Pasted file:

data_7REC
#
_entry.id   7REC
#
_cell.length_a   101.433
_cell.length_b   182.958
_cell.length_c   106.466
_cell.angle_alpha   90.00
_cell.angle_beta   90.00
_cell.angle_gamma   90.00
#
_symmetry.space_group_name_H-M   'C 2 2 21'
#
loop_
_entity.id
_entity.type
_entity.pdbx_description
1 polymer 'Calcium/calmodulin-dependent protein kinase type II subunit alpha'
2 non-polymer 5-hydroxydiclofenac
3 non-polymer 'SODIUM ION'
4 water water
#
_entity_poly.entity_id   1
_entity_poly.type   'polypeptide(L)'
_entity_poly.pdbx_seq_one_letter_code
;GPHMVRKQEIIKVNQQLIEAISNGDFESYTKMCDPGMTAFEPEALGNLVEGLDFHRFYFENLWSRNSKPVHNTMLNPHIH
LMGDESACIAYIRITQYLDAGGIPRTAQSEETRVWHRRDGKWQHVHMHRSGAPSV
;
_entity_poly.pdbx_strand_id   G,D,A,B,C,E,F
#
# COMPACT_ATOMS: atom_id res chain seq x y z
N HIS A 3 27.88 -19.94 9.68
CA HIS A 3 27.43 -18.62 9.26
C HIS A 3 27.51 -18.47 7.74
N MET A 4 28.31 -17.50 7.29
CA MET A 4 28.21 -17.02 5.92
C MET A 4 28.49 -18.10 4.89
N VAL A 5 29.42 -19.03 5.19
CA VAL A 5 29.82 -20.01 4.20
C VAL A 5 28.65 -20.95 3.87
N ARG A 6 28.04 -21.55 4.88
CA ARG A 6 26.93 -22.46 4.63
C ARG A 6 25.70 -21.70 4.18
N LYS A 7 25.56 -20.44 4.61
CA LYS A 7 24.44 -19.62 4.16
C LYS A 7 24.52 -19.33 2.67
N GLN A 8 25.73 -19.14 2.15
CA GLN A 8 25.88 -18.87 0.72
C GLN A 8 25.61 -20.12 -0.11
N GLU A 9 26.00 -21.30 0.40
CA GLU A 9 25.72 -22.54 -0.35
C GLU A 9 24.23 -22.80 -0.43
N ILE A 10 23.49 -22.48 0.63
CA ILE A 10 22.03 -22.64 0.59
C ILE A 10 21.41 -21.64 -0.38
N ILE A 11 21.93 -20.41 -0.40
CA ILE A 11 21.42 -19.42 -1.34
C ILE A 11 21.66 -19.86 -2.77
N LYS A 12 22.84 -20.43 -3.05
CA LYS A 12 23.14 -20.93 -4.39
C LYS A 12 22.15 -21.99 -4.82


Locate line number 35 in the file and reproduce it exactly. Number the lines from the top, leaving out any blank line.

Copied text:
N MET A 4 28.31 -17.50 7.29